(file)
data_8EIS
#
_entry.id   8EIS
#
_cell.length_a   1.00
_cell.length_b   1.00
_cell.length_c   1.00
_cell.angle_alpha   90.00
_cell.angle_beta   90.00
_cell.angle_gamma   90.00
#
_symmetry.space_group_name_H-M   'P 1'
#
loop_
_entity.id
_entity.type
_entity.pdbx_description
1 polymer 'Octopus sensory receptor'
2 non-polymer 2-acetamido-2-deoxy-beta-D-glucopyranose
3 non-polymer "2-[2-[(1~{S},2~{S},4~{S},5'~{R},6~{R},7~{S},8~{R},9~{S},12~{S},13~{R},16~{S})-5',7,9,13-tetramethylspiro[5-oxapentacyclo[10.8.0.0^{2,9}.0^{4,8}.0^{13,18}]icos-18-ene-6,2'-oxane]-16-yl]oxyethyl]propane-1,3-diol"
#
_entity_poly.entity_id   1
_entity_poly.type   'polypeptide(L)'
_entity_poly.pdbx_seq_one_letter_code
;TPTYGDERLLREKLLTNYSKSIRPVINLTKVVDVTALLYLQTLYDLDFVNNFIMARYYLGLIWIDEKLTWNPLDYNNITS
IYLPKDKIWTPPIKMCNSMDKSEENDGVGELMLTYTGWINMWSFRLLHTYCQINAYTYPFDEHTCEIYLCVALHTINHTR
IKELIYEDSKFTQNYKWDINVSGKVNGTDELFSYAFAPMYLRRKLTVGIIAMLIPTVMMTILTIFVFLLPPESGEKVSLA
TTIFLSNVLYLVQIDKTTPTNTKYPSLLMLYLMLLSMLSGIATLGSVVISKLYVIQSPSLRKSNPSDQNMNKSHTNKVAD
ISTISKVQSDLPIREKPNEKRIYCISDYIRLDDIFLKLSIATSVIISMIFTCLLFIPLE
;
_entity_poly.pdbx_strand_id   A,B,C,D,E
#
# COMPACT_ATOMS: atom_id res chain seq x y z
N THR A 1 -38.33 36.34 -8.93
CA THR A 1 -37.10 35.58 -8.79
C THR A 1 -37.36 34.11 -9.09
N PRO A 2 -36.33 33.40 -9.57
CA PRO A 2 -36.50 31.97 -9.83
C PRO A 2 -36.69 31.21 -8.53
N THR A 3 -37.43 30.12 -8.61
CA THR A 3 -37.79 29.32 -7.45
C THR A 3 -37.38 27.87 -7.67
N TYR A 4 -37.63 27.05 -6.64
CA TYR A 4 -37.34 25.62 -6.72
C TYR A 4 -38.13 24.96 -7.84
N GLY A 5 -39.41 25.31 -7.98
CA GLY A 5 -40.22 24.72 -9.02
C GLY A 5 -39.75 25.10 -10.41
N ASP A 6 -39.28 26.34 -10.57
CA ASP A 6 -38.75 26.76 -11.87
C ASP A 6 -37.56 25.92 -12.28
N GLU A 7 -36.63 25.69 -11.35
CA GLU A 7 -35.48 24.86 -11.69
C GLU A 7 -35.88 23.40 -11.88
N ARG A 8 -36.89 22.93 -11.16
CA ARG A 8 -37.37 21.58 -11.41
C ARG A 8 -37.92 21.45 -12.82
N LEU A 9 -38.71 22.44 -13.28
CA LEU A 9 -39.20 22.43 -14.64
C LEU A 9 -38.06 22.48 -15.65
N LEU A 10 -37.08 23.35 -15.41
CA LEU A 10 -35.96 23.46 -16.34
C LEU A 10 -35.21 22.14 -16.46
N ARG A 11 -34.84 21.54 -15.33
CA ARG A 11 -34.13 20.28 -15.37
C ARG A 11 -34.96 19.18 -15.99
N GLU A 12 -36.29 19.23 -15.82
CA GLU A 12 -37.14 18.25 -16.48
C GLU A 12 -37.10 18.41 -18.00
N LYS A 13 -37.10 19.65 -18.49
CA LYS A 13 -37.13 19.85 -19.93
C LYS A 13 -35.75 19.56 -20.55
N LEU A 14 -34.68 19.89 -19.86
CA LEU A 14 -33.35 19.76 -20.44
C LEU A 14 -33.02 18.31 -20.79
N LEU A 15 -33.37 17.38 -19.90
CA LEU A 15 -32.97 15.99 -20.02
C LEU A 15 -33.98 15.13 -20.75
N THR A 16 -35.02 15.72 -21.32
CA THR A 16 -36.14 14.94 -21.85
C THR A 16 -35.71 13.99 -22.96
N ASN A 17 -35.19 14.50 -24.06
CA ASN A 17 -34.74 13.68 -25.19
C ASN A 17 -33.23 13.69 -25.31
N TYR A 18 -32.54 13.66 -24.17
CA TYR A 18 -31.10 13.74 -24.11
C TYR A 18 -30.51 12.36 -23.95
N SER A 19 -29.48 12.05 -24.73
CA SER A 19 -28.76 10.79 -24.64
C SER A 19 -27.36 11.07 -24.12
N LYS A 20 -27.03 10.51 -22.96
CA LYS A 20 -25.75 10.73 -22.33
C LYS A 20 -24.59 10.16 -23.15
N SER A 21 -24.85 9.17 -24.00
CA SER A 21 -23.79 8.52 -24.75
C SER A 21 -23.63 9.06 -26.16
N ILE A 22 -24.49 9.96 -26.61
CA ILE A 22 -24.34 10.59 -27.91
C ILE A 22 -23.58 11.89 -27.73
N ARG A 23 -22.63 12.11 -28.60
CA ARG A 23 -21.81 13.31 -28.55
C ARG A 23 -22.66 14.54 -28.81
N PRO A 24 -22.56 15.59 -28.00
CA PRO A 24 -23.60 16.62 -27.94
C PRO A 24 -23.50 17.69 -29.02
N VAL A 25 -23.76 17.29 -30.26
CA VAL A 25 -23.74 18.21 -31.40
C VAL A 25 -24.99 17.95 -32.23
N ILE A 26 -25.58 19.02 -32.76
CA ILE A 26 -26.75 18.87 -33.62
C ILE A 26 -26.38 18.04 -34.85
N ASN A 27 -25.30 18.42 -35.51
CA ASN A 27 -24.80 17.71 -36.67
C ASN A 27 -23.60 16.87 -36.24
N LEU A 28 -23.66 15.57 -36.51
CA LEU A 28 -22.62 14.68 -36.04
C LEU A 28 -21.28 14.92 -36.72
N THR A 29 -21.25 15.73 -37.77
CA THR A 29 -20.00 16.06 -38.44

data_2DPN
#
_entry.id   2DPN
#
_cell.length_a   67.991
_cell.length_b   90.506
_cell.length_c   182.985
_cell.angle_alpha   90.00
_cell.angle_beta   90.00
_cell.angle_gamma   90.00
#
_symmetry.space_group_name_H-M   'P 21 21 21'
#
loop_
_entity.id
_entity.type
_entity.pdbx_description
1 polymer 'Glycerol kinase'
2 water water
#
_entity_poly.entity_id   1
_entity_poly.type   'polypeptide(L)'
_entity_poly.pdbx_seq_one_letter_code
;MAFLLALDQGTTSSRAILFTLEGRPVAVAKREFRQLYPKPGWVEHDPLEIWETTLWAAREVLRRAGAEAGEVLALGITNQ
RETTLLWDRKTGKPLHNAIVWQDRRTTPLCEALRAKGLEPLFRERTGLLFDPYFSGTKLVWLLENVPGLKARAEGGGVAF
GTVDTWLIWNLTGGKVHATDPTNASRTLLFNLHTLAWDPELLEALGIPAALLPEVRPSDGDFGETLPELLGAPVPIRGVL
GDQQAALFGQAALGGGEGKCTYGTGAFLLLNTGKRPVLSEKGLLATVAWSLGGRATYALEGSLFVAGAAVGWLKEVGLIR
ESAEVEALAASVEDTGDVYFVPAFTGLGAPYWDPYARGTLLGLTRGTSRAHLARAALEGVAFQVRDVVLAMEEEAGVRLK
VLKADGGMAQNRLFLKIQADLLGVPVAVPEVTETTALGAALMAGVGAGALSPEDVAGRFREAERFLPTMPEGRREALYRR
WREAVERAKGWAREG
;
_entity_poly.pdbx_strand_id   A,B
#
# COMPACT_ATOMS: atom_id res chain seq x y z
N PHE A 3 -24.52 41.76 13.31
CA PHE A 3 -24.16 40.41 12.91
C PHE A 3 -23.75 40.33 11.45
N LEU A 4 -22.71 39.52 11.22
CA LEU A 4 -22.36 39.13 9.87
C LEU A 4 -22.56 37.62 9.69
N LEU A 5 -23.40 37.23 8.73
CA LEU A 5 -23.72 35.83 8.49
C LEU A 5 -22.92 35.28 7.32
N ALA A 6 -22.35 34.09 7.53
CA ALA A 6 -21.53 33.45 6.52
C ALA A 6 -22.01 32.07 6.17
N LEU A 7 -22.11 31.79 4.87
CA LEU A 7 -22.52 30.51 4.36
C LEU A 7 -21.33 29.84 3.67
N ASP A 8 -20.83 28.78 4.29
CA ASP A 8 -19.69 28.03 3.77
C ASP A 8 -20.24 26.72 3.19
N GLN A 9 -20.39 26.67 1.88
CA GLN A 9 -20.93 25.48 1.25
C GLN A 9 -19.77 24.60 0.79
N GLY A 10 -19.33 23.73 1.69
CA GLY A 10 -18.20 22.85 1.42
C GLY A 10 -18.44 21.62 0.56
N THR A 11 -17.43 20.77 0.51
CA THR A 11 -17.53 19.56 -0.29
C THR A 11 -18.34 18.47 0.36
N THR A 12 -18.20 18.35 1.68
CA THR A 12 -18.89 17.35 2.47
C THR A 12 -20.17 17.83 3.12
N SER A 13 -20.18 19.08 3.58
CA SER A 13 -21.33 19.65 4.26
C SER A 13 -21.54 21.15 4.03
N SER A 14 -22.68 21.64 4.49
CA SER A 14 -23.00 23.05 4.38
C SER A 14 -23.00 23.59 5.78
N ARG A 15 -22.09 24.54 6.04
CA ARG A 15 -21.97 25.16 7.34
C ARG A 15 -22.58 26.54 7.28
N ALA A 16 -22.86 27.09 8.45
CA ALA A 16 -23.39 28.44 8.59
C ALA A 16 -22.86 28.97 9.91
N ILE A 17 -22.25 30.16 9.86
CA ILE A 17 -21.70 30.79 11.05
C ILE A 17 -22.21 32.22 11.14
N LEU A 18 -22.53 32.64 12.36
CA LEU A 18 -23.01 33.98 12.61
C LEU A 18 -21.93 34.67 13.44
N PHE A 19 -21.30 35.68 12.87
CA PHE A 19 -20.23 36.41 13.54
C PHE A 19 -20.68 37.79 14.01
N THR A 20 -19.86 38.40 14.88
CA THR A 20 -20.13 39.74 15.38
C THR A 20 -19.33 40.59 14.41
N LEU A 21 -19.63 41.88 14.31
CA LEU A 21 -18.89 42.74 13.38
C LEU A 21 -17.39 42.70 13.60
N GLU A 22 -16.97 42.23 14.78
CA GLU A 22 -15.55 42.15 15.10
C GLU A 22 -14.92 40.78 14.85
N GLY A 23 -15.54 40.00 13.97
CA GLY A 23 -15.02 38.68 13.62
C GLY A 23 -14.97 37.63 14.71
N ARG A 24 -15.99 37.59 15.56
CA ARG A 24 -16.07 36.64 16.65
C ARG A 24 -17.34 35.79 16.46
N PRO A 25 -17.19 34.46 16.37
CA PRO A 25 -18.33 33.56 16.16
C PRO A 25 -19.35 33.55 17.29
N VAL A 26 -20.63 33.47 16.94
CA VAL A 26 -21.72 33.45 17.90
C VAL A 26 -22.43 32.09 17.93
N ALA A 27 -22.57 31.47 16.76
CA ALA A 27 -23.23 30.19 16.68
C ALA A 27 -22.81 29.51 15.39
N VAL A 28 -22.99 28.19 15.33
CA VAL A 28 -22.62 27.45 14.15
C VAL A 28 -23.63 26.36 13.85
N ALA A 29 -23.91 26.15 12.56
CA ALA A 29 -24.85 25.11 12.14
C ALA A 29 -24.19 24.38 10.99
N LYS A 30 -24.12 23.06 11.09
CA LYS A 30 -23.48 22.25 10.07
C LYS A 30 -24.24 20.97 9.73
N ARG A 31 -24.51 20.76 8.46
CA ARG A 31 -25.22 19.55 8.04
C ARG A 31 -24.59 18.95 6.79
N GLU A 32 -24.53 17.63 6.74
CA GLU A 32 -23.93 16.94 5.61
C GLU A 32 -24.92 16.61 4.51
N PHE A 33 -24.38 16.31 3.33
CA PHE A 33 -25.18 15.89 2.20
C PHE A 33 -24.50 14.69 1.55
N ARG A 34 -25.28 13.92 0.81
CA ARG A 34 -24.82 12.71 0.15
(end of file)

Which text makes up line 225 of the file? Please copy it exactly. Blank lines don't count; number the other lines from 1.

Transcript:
C VAL A 26 -22.43 32.09 17.93